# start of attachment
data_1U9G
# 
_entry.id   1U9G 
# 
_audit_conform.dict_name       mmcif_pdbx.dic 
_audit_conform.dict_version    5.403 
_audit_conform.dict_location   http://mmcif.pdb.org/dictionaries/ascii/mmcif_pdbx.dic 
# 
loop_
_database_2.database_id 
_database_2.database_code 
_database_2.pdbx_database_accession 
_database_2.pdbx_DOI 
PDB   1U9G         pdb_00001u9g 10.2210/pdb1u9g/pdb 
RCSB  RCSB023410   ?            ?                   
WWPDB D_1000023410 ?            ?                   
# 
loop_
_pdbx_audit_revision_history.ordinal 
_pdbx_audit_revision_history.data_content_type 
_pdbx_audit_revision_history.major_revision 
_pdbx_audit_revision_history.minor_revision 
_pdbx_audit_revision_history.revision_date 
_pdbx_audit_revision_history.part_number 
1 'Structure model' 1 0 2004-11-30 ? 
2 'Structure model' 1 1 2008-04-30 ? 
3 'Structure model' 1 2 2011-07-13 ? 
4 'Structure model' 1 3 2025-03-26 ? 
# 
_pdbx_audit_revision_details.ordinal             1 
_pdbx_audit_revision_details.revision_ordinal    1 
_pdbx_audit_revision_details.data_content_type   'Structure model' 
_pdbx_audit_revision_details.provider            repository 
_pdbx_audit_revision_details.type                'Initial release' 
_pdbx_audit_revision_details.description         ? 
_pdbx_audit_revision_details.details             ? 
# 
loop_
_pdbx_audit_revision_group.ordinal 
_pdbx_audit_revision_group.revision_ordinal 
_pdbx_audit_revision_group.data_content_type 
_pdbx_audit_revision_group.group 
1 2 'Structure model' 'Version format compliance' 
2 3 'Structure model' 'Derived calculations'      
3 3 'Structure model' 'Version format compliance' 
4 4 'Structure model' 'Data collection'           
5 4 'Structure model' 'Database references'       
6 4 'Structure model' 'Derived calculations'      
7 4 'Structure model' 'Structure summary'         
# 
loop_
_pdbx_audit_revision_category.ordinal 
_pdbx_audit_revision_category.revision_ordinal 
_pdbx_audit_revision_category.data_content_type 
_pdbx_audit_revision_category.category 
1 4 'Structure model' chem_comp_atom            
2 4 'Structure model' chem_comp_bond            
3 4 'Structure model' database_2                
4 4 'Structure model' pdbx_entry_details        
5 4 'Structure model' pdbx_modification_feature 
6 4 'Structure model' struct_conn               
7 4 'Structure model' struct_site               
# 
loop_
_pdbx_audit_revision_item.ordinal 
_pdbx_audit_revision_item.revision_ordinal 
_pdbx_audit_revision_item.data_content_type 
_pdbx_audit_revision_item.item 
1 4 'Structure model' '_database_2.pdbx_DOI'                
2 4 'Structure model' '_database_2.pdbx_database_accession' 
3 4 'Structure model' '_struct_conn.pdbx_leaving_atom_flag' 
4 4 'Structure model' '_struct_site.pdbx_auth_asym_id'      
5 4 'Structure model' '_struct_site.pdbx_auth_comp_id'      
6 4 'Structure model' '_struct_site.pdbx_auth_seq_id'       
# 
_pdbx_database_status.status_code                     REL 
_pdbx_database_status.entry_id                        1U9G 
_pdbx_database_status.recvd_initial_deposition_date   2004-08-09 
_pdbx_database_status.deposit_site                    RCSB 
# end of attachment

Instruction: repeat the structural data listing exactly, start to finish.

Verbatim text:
data_1U9G
# 
_entry.id   1U9G 
# 
_audit_conform.dict_name       mmcif_pdbx.dic 
_audit_conform.dict_version    5.403 
_audit_conform.dict_location   http://mmcif.pdb.org/dictionaries/ascii/mmcif_pdbx.dic 
# 
loop_
_database_2.database_id 
_database_2.database_code 
_database_2.pdbx_database_accession 
_database_2.pdbx_DOI 
PDB   1U9G         pdb_00001u9g 10.2210/pdb1u9g/pdb 
RCSB  RCSB023410   ?            ?                   
WWPDB D_1000023410 ?            ?                   
# 
loop_
_pdbx_audit_revision_history.ordinal 
_pdbx_audit_revision_history.data_content_type 
_pdbx_audit_revision_history.major_revision 
_pdbx_audit_revision_history.minor_revision 
_pdbx_audit_revision_history.revision_date 
_pdbx_audit_revision_history.part_number 
1 'Structure model' 1 0 2004-11-30 ? 
2 'Structure model' 1 1 2008-04-30 ? 
3 'Structure model' 1 2 2011-07-13 ? 
4 'Structure model' 1 3 2025-03-26 ? 
# 
_pdbx_audit_revision_details.ordinal             1 
_pdbx_audit_revision_details.revision_ordinal    1 
_pdbx_audit_revision_details.data_content_type   'Structure model' 
_pdbx_audit_revision_details.provider            repository 
_pdbx_audit_revision_details.type                'Initial release' 
_pdbx_audit_revision_details.description         ? 
_pdbx_audit_revision_details.details             ? 
# 
loop_
_pdbx_audit_revision_group.ordinal 
_pdbx_audit_revision_group.revision_ordinal 
_pdbx_audit_revision_group.data_content_type 
_pdbx_audit_revision_group.group 
1 2 'Structure model' 'Version format compliance' 
2 3 'Structure model' 'Derived calculations'      
3 3 'Structure model' 'Version format compliance' 
4 4 'Structure model' 'Data collection'           
5 4 'Structure model' 'Database references'       
6 4 'Structure model' 'Derived calculations'      
7 4 'Structure model' 'Structure summary'         
# 
loop_
_pdbx_audit_revision_category.ordinal 
_pdbx_audit_revision_category.revision_ordinal 
_pdbx_audit_revision_category.data_content_type 
_pdbx_audit_revision_category.category 
1 4 'Structure model' chem_comp_atom            
2 4 'Structure model' chem_comp_bond            
3 4 'Structure model' database_2                
4 4 'Structure model' pdbx_entry_details        
5 4 'Structure model' pdbx_modification_feature 
6 4 'Structure model' struct_conn               
7 4 'Structure model' struct_site               
# 
loop_
_pdbx_audit_revision_item.ordinal 
_pdbx_audit_revision_item.revision_ordinal 
_pdbx_audit_revision_item.data_content_type 
_pdbx_audit_revision_item.item 
1 4 'Structure model' '_database_2.pdbx_DOI'                
2 4 'Structure model' '_database_2.pdbx_database_accession' 
3 4 'Structure model' '_struct_conn.pdbx_leaving_atom_flag' 
4 4 'Structure model' '_struct_site.pdbx_auth_asym_id'      
5 4 'Structure model' '_struct_site.pdbx_auth_comp_id'      
6 4 'Structure model' '_struct_site.pdbx_auth_seq_id'       
# 
_pdbx_database_status.status_code                     REL 
_pdbx_database_status.entry_id                        1U9G 
_pdbx_database_status.recvd_initial_deposition_date   2004-08-09 
_pdbx_database_status.deposit_site                    RCSB 